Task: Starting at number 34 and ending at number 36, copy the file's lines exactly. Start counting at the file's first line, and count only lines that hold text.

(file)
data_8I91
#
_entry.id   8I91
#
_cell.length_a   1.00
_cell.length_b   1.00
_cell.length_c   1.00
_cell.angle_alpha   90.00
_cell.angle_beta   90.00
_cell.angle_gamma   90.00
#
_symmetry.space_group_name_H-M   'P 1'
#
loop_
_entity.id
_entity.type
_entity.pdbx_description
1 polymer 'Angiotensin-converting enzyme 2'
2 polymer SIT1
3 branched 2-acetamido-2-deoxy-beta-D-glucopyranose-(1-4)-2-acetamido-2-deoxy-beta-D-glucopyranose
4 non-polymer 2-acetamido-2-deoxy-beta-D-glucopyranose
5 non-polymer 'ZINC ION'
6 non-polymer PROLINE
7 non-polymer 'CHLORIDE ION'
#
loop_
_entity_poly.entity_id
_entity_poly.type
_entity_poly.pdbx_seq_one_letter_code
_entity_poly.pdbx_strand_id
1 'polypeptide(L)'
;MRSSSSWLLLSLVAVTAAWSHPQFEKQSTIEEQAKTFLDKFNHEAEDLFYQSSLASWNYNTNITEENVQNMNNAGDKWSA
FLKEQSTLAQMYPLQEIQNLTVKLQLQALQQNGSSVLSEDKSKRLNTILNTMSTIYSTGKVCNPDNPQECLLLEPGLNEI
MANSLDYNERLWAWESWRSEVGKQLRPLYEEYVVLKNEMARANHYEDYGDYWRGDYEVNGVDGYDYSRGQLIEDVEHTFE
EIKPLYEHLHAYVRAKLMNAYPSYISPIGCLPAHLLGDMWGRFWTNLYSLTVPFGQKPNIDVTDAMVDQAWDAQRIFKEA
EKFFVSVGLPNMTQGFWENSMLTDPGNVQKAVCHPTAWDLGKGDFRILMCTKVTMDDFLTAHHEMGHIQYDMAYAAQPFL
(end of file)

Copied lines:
MANSLDYNERLWAWESWRSEVGKQLRPLYEEYVVLKNEMARANHYEDYGDYWRGDYEVNGVDGYDYSRGQLIEDVEHTFE
EIKPLYEHLHAYVRAKLMNAYPSYISPIGCLPAHLLGDMWGRFWTNLYSLTVPFGQKPNIDVTDAMVDQAWDAQRIFKEA
EKFFVSVGLPNMTQGFWENSMLTDPGNVQKAVCHPTAWDLGKGDFRILMCTKVTMDDFLTAHHEMGHIQYDMAYAAQPFL